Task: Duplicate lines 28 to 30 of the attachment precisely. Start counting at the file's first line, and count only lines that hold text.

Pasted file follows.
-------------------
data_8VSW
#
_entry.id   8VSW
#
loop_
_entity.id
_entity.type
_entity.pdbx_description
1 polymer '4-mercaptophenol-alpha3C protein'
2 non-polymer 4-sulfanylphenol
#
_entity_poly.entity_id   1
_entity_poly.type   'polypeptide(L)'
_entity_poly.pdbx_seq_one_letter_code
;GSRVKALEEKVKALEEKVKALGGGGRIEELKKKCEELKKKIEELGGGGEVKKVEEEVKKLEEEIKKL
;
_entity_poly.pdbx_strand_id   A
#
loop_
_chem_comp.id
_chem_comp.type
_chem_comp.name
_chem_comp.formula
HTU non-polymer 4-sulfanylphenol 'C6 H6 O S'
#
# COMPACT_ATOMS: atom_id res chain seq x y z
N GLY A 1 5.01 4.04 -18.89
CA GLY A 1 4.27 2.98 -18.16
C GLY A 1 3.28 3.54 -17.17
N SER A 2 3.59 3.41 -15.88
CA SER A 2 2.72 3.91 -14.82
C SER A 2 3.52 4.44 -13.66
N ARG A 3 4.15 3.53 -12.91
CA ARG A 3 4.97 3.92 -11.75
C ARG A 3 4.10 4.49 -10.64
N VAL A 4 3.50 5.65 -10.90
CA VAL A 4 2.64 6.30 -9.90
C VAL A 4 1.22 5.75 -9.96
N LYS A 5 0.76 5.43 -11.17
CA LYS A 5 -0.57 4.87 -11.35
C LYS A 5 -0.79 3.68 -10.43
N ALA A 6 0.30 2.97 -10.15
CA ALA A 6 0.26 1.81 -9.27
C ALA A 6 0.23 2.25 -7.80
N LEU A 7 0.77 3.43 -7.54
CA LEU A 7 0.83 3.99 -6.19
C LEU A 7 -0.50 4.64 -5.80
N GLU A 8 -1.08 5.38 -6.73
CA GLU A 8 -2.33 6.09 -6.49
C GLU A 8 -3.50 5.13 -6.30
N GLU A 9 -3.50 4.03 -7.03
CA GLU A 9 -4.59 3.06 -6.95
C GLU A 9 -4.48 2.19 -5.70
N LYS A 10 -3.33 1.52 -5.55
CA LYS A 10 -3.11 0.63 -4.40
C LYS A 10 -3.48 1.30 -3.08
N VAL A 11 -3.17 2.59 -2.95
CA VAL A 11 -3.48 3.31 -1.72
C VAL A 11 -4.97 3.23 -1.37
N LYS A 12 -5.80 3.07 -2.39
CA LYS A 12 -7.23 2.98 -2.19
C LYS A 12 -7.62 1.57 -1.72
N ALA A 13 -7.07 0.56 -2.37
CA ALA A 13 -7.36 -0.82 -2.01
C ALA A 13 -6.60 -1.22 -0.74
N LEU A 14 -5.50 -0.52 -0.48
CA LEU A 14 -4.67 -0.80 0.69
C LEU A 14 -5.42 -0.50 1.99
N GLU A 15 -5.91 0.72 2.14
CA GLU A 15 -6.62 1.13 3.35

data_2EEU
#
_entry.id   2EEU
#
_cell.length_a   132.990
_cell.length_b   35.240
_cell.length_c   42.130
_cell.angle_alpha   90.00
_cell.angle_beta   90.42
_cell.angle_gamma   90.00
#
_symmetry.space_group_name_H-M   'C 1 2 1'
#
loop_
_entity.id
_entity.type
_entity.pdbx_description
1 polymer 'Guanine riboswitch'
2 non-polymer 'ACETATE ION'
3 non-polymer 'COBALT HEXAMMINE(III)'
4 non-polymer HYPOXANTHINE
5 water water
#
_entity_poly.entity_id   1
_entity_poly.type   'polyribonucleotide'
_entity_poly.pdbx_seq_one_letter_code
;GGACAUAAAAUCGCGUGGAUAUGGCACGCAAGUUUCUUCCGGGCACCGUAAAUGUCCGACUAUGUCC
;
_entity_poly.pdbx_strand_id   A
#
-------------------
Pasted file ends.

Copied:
CA GLY A 1 4.27 2.98 -18.16
C GLY A 1 3.28 3.54 -17.17
N SER A 2 3.59 3.41 -15.88